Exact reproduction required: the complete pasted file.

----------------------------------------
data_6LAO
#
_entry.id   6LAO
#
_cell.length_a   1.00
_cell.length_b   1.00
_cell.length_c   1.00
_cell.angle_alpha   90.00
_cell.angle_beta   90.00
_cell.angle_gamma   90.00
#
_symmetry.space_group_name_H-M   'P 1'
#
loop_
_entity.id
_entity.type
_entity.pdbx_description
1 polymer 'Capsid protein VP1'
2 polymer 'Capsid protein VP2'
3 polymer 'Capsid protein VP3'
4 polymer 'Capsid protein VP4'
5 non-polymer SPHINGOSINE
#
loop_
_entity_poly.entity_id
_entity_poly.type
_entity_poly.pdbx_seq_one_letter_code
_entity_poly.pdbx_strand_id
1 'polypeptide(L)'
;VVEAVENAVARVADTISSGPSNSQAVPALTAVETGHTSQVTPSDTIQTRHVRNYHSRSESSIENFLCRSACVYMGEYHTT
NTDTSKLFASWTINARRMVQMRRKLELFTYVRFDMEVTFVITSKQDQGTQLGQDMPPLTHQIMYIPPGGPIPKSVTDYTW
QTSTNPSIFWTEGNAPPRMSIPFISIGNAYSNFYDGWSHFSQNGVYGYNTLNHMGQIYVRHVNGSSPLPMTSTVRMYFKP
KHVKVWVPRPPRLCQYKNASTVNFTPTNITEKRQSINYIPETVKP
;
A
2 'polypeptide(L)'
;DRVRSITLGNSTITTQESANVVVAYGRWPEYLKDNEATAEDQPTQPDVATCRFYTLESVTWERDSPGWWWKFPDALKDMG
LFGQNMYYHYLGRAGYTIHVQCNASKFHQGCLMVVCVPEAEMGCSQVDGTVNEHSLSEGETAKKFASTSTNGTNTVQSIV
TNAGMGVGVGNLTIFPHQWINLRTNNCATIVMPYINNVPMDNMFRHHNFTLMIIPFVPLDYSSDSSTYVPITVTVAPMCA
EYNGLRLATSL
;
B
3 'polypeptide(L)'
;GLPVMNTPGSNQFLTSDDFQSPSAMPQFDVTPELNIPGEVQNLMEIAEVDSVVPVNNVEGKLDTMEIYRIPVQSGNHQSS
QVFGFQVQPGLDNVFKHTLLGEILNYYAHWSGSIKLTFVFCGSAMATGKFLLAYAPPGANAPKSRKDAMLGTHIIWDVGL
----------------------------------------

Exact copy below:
data_6LAO
#
_entry.id   6LAO
#
_cell.length_a   1.00
_cell.length_b   1.00
_cell.length_c   1.00
_cell.angle_alpha   90.00
_cell.angle_beta   90.00
_cell.angle_gamma   90.00
#
_symmetry.space_group_name_H-M   'P 1'
#
loop_
_entity.id
_entity.type
_entity.pdbx_description
1 polymer 'Capsid protein VP1'
2 polymer 'Capsid protein VP2'
3 polymer 'Capsid protein VP3'
4 polymer 'Capsid protein VP4'
5 non-polymer SPHINGOSINE
#
loop_
_entity_poly.entity_id
_entity_poly.type
_entity_poly.pdbx_seq_one_letter_code
_entity_poly.pdbx_strand_id
1 'polypeptide(L)'
;VVEAVENAVARVADTISSGPSNSQAVPALTAVETGHTSQVTPSDTIQTRHVRNYHSRSESSIENFLCRSACVYMGEYHTT
NTDTSKLFASWTINARRMVQMRRKLELFTYVRFDMEVTFVITSKQDQGTQLGQDMPPLTHQIMYIPPGGPIPKSVTDYTW
QTSTNPSIFWTEGNAPPRMSIPFISIGNAYSNFYDGWSHFSQNGVYGYNTLNHMGQIYVRHVNGSSPLPMTSTVRMYFKP
KHVKVWVPRPPRLCQYKNASTVNFTPTNITEKRQSINYIPETVKP
;
A
2 'polypeptide(L)'
;DRVRSITLGNSTITTQESANVVVAYGRWPEYLKDNEATAEDQPTQPDVATCRFYTLESVTWERDSPGWWWKFPDALKDMG
LFGQNMYYHYLGRAGYTIHVQCNASKFHQGCLMVVCVPEAEMGCSQVDGTVNEHSLSEGETAKKFASTSTNGTNTVQSIV
TNAGMGVGVGNLTIFPHQWINLRTNNCATIVMPYINNVPMDNMFRHHNFTLMIIPFVPLDYSSDSSTYVPITVTVAPMCA
EYNGLRLATSL
;
B
3 'polypeptide(L)'
;GLPVMNTPGSNQFLTSDDFQSPSAMPQFDVTPELNIPGEVQNLMEIAEVDSVVPVNNVEGKLDTMEIYRIPVQSGNHQSS
QVFGFQVQPGLDNVFKHTLLGEILNYYAHWSGSIKLTFVFCGSAMATGKFLLAYAPPGANAPKSRKDAMLGTHIIWDVGL